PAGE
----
Do you ever get a twist of anxiety in the pit of your stomach when a loved one is late arriving home on a snowy night? Or, do you feel a sudden jolt in your heart rate when you hear of something troubling happening near a loved one’s house or office? We are often reluctant, even ashamed, to say we are afraid. But often, fear is inspired by an underlying love. Fear is the natural prompting to protect what we treasure. At The Colossian Forum, we help you examine some of those fears to find the love that motivates you. By “fear,” we don’t mean only those feelings connected to immediate danger. Rather, “fear” is shorthand for all the concerns, anxieties, and urges to defend or protect something—those feelings that motivate us to protect our loves. Fear is both the anxiety that a loved one could be hurt and the concern that a political policy might harm our communities. This fear or concern shapes our reactions, emotions, and arguments. Unsurprisingly, our “opponents,” (the people who threaten or disagree with us) are also shaped by these fears and loves. You’ve probably seen this play out with the people you love. Even as I think of some examples I’ve heard lately, I feel my fear engaging, ready to protect what I love. I feel an impulse to construct my own arguments in my mind, ready to fight. You may feel the same urge. Let’s resist it for a moment. Can you see the beloved thing or person behind these arguments? If we throw away this verse and that verse, what is to keep us from discarding the whole Bible? If some of it isn’t true, or we decide it no longer applies, how do we know Christ’s miracles and teachings are true, or that the resurrection is real? If the church speaks nothing but judgment and rejection to the LGBTQ community, we are telling those people—our friends, sons, and daughters—that there is no place for them in the church, in the story of salvation. We are turning away people made in the image of God. We’re commanded to love the least of these—the widow, the orphan, and the stranger. That’s the simplest definition of Christianity you can get, and it should apply to our immigration policy. I can’t vote for someone who isn’t pro-life. I can’t give power to someone who will not protect the lives of unborn children. If you boil these statements down, you can see that they all revolve around a deep love for people and a powerful desire to follow God’s will for the world and their own lives. Often, the “other side” is not maliciously plotting our destruction. Rather, they are frantically trying to protect their own loves and urging us to see the damage we are doing to what they hold dear. If we pause, we might find that we love the same things. Yet, our disagreements arise when we have competing ideas about how to best protect those things or how to prioritize so many precious things when the brokenness of our world requires us to make difficult choices. Our disagreements are not insignificant. We all have a lot at stake. But just imagine how our lives and relationships would be enriched if we could unveil and understand each other’s loves behind our fears. Can you imagine how fruitful a conversation would be if we were disagreeing about the right things, rather than finding new ways to call the other side evil? We might begin to see the humanity of the “other side.” We might become aware of what our fears are prompting us to do. And we may even discover that our “opponents” are trying to love us well, wanting to protect us and our communities from something we haven’t yet seen. We may even be encouraged, edified, and enlightened. Identifying underlying loves can help us see other angles and outcomes we would otherwise be blind to. This practice of pausing in the midst of intense arguments to acknowledge our fears and the loves behind them is a crucial step in The Colossian Way. It alerts us to potential pitfalls in our approach and advocates for the precious and vulnerable (though perhaps hidden) things our brothers and sisters in Christ hold dear. Give it a try the next time you find yourself in a heated situation. As your own heart rate rises, ask: What do you fear you’ll lose if the “other” side wins? What does the other person seem most concerned for? (Ask them if you are understanding them correctly.) What do you hope for? What do they hope for? Do you hope and fear for anything in common or related? We would love to hear what you discover as you try this practice. Share your story with us on social media using the hashtag “#fearsandloves” or by emailing us at info@colossianforum.org. For more on this practice and others, check out our newest Colossian Way curriculum, Political Talk.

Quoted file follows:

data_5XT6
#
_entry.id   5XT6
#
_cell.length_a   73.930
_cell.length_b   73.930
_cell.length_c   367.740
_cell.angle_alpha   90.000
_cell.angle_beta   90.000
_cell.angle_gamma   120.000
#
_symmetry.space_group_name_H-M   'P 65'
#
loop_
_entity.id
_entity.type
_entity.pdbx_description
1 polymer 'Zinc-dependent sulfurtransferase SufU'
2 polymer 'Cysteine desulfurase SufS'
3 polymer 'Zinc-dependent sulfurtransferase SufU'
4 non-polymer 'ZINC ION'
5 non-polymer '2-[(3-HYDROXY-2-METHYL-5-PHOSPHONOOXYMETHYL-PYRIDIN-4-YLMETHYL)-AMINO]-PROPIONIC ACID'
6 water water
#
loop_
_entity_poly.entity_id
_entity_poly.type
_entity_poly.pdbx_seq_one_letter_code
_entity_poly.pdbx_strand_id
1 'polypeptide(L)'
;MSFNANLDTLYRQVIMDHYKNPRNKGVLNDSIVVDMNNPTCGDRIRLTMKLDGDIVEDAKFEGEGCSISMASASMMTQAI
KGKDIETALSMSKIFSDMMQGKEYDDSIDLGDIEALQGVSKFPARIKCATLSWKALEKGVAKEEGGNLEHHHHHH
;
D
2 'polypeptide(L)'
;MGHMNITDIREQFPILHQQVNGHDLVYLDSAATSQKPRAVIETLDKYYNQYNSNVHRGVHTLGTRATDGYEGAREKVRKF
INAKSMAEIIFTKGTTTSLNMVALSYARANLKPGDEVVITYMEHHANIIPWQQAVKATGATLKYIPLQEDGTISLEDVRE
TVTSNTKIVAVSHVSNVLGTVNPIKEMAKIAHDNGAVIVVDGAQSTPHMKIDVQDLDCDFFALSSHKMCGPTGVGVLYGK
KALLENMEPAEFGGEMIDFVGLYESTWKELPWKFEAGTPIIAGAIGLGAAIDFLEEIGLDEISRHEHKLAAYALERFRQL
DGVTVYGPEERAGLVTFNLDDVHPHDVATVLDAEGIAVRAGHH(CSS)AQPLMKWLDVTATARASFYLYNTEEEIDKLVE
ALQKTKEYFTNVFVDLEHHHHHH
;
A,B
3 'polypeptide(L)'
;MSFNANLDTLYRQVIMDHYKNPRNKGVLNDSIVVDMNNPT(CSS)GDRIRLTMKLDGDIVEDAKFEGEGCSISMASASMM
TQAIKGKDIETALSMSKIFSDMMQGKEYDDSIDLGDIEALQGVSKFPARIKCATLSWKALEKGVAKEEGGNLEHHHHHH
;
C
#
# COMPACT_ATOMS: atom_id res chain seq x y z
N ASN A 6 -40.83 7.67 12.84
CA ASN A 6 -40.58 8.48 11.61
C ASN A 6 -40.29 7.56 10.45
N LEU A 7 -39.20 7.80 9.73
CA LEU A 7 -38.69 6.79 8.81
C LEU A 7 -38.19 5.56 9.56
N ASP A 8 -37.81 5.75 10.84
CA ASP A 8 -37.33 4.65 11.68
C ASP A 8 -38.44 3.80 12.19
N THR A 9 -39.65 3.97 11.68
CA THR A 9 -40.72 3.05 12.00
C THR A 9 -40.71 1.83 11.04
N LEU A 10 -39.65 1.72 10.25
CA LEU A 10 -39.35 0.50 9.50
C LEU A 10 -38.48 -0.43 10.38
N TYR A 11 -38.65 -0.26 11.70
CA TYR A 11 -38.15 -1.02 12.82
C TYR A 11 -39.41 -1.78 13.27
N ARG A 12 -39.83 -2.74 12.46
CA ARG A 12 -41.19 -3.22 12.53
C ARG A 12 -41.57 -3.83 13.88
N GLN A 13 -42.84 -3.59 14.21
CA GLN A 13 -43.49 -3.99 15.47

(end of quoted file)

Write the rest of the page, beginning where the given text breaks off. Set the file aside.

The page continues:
Living in a Time between the Times - January/February 2020 Prayer Letter
February 10, 2020 | Michael Gulker
Living in a Time between the Times - January/February 2020 Prayer Letter
As our country wades through an impeachment process and we enter yet another election season, it’s easy for Christians to lose our storyline. We know this but often feel stuck. What choice do we have? We can’t just pretend the choice between left and right doesn’t exist, can we? Perhaps it’s helpful to remember that we’re hardly the first Christians to be caught up in the drama of state politics. Way back in the fifth century, in his book The City of God, Augustine wrestled with the confusion created by being dual citizens, members of both the Roman Empire and the Kingdom of God. I hope you enjoy this video, in which we explore how we can apply Augustine’s lessons to our own politically divisive moment.  [embed]https://vimeo.com/389767996[/embed] Please join us in giving thanks for: Our new Administrative Assistant, Lexi Jones. Lexi also serves as an ordained pastor at Takeover Church, where she is the part-time children’s pastor. She is also a bowler who has competed on the national level, and she coaches bowling at Jenison High School and Cornerstone University. She graduated from Calvin University, where she studied English Writing, with minors in English as a Second Language and Congregational and Ministry Studies, with emphases in Youth Ministry and Missions. Calvin University showcasing our friends Darrel Falk and Todd Wood in a January Series presentation, Moving beyond Labels to a Christian Dialogue about Creation and Evolution. Over 3,000 people were able to hear the compelling story of these men, two scientists who deeply disagree on the topic of origins, share a common faith in Jesus Christ, and began a sometimes-painful journey to explore how they can remain in Christian fellowship when each thinks the other is harming the church. Watch here. To Explore our book capturing their story, The Fool and the Heretic. Your faithful generosity and visionary heart for your churches and communities in helping us meet and exceed both our $25,000 year-end matching gift and the additional $10,000 matching challenge, resulting in over $75,000 of support for congregations and communities in crisis and conflict. Thank you for coming alongside your brothers and sisters in Christ.  The completion of our Political Talk small group curriculum, now available. At a time when Christians are hungry for new ways to overcome division and forge fruitful lives together, we pray this new Colossian Way curriculum gives them the tools they need to navigate political differences faithfully. Eight groups will be running Political Talk in our Spring 2020 Cohort. To order a copy of the curriculum or to bring Political Talk to your church, please contact us at tcw@colossianforum.org. The fulfillment of a significant three-year grant. Since 2017, we have partnered with Templeton Religion Trust to develop and launch our new mode of conflict engagement, The Colossian Way. We began with a pilot program of Leader Training and small-group curricula, which has now expanded to four topical curricula: Origins; Sexuality; Political Talk; and Women and Men in God’s Image (coming in 2021). Through this grant project, we have engaged over 11,000 people with our mission and, of these, over 1,000 people have participated in small groups, resulting in over 28,000 hours of formation in The Colossian Way method of conflict engagement. Jenell Paris and her tireless, faithful work on our Colossian Way curriculum, Women and Men in God’s Image, forthcoming in early 2021. We are so grateful for her friendship, wisdom, and commitment to the work of reconciliation. Please join us in praying for the following: The United Methodist Church and others who are divided. We pray that all those impacted will find ways to engage these conflicts faithfully. The 18 churches and schools that are preparing to run Colossian Way groups in our Spring 2020 Cohort. We pray their experience blesses them and renews their hope and confidence in their faith as a resource to navigate our most complex disagreements. If you’re interested in taking up The Colossian Way in your community, consider joining us at our next Leader Training in Grand Rapids, MI May 7-9, 2020. Our Board of Directors as they meet in February and continue to guide The Colossian Forum into new territory and endeavors in 2020 and beyond.